After signal victories of the civil rights movement in the sixties, recent events have shown that the divide between black and white Americans remains alarmingly wide. And as African- and Euro-Americans perhaps increasingly find themselves at odds politically and culturally, Sunday-morning worship dismayingly remains the most segregated hour of the week. Yet Christians of both races affirm that the gospel calls them together, that they at least should be one people, of one Lord, one faith, one baptism. In that spirit, the incisive and challenging essays in this book consider what rigorous theological work can contribute to the noble and ongoing quest for racial reconciliation.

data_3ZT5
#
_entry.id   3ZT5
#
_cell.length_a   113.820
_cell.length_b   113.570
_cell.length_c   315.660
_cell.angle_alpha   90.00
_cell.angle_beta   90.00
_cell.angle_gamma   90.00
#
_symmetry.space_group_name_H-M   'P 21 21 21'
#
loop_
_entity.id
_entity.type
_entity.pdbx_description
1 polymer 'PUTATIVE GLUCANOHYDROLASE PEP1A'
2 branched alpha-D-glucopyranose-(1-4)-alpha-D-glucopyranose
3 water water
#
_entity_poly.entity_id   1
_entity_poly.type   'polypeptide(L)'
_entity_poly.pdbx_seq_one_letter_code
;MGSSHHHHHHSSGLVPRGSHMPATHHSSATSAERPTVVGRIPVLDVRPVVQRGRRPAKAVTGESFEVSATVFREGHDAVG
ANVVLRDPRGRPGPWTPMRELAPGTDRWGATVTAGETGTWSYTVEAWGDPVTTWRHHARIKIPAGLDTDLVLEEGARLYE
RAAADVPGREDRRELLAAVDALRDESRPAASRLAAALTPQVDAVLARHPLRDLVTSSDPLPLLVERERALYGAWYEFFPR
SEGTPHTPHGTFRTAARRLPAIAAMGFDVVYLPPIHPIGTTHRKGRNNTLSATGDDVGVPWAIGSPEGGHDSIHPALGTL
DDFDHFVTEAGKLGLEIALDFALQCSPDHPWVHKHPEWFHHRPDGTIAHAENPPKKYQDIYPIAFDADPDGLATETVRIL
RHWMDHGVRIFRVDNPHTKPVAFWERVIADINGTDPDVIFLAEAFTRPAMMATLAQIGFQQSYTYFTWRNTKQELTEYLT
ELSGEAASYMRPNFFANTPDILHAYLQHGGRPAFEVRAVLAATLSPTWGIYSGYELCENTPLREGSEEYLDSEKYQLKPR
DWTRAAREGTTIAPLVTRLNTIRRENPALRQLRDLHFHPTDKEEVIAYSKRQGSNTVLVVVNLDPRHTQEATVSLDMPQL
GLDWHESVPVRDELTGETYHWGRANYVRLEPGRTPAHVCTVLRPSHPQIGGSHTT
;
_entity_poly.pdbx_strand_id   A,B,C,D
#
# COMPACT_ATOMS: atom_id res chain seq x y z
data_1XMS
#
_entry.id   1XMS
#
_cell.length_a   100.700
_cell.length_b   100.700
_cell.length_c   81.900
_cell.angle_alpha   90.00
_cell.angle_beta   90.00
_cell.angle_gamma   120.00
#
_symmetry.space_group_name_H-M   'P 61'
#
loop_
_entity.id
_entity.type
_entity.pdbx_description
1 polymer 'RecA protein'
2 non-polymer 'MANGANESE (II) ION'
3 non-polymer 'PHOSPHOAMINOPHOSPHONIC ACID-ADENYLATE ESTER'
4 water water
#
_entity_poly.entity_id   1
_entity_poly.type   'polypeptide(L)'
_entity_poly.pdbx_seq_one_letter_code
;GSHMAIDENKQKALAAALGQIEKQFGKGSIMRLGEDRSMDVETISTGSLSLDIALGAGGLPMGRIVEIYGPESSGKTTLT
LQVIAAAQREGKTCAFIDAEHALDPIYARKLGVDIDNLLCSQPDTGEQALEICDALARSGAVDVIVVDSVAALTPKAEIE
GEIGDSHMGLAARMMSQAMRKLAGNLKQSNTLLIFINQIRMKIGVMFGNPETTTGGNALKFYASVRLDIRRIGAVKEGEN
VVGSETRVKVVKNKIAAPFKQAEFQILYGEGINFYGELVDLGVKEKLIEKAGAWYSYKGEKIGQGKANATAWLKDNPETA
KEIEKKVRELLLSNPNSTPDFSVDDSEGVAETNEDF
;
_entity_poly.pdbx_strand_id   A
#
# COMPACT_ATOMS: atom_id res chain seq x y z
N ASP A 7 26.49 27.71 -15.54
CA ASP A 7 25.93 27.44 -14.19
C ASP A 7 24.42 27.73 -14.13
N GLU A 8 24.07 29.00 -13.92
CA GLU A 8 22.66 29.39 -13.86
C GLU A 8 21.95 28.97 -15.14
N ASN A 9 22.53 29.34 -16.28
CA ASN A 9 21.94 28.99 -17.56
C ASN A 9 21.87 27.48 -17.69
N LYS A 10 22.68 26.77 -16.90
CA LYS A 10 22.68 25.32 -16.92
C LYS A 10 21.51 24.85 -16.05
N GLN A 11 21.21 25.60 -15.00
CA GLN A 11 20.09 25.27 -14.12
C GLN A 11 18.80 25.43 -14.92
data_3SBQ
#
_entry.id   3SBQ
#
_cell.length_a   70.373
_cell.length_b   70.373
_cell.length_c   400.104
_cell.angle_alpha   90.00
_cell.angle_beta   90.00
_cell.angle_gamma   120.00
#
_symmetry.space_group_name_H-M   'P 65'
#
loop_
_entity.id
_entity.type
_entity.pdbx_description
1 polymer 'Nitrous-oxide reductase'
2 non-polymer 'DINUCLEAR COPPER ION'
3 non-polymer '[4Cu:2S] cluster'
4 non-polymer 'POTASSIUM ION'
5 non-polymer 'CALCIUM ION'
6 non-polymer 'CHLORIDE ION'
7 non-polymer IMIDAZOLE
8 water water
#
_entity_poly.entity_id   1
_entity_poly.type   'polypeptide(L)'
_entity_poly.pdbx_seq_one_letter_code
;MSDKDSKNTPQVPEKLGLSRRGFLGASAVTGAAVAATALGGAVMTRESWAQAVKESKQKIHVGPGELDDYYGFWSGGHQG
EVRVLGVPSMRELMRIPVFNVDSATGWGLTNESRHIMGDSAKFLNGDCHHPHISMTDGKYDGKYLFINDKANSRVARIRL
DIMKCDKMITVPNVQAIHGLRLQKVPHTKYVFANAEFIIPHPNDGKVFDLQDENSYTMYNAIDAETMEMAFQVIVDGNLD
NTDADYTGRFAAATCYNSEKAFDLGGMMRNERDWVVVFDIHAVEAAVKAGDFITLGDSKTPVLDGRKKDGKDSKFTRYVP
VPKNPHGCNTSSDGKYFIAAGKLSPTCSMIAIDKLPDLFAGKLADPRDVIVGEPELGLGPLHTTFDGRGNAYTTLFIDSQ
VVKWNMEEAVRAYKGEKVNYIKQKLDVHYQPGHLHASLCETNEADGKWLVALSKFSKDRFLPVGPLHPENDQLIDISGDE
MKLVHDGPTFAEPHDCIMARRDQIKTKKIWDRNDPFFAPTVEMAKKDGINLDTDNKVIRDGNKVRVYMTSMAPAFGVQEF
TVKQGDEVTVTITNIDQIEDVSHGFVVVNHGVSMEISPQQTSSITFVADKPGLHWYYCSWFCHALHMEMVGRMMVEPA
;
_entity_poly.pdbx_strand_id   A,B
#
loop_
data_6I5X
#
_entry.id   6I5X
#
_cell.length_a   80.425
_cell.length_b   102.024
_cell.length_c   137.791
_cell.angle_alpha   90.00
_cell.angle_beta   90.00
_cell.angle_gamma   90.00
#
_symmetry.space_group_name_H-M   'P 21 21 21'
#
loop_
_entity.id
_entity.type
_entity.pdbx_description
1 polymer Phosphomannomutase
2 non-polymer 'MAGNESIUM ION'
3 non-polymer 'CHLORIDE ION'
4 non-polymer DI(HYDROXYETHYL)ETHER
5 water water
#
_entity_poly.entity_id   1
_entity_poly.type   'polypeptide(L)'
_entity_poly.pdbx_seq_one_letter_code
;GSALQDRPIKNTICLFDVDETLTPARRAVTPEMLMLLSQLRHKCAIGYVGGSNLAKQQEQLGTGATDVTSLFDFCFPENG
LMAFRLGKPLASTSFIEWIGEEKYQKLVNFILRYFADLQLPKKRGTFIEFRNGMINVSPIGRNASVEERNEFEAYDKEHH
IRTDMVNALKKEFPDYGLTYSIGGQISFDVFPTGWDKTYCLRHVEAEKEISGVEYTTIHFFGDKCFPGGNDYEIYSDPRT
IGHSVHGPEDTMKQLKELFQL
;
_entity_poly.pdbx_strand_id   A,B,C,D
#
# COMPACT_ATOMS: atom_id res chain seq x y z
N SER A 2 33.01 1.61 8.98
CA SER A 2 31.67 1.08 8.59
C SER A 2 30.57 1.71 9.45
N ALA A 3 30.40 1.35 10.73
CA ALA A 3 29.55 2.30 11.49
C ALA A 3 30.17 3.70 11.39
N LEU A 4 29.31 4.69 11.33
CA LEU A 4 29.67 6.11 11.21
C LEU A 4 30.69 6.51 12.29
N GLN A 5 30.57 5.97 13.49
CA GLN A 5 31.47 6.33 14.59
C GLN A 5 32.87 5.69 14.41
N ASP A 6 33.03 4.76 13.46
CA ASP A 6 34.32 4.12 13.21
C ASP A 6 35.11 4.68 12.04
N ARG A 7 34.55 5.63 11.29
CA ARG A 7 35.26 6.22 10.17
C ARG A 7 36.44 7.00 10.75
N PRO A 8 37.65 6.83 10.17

Some of the church's most exciting black and white thinkers are gathered here by editor Dennis Okholm to address issues of theological method, hermeneutics, soteriology, ecclesiology and social ethics—always with an eye to closing the gaping wound of racism and serving God's kingdom across color lines.